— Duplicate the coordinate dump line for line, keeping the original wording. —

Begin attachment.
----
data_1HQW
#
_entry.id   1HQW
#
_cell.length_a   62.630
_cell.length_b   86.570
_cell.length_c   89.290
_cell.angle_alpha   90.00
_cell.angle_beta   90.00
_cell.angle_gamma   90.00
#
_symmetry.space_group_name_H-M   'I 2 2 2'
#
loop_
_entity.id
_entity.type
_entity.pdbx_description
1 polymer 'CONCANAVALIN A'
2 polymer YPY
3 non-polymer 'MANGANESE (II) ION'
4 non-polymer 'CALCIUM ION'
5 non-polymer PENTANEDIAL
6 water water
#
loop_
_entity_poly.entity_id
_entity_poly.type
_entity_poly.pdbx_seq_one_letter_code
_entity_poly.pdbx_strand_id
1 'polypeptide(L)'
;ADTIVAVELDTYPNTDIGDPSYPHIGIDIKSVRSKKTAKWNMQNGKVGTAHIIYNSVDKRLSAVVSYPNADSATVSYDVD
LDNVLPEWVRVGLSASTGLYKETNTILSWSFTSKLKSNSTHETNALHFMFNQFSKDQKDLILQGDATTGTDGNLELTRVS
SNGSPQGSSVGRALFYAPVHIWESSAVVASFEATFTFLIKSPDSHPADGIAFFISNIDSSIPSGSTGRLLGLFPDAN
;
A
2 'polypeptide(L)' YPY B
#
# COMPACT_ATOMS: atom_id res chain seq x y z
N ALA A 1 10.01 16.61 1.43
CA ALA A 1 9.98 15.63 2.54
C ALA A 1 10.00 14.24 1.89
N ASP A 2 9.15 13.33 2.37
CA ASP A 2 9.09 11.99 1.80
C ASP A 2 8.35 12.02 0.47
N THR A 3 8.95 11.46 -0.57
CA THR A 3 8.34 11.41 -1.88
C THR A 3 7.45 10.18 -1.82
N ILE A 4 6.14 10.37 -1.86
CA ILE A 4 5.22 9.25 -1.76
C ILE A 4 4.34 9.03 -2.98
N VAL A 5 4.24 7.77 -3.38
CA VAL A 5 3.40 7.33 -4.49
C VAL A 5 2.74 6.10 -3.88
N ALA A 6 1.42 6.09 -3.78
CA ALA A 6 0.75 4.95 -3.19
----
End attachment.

data_1HQW
#
_entry.id   1HQW
#
_cell.length_a   62.630
_cell.length_b   86.570
_cell.length_c   89.290
_cell.angle_alpha   90.00
_cell.angle_beta   90.00
_cell.angle_gamma   90.00
#
_symmetry.space_group_name_H-M   'I 2 2 2'
#
loop_
_entity.id
_entity.type
_entity.pdbx_description
1 polymer 'CONCANAVALIN A'
2 polymer YPY
3 non-polymer 'MANGANESE (II) ION'
4 non-polymer 'CALCIUM ION'
5 non-polymer PENTANEDIAL
6 water water
#
loop_
_entity_poly.entity_id
_entity_poly.type
_entity_poly.pdbx_seq_one_letter_code
_entity_poly.pdbx_strand_id
1 'polypeptide(L)'
;ADTIVAVELDTYPNTDIGDPSYPHIGIDIKSVRSKKTAKWNMQNGKVGTAHIIYNSVDKRLSAVVSYPNADSATVSYDVD
LDNVLPEWVRVGLSASTGLYKETNTILSWSFTSKLKSNSTHETNALHFMFNQFSKDQKDLILQGDATTGTDGNLELTRVS
SNGSPQGSSVGRALFYAPVHIWESSAVVASFEATFTFLIKSPDSHPADGIAFFISNIDSSIPSGSTGRLLGLFPDAN
;
A
2 'polypeptide(L)' YPY B
#
# COMPACT_ATOMS: atom_id res chain seq x y z
N ALA A 1 10.01 16.61 1.43
CA ALA A 1 9.98 15.63 2.54
C ALA A 1 10.00 14.24 1.89
N ASP A 2 9.15 13.33 2.37
CA ASP A 2 9.09 11.99 1.80
C ASP A 2 8.35 12.02 0.47
N THR A 3 8.95 11.46 -0.57
CA THR A 3 8.34 11.41 -1.88
C THR A 3 7.45 10.18 -1.82
N ILE A 4 6.14 10.37 -1.86
CA ILE A 4 5.22 9.25 -1.76
C ILE A 4 4.34 9.03 -2.98
N VAL A 5 4.24 7.77 -3.38
CA VAL A 5 3.40 7.33 -4.49
C VAL A 5 2.74 6.10 -3.88
N ALA A 6 1.42 6.09 -3.78
CA ALA A 6 0.75 4.95 -3.19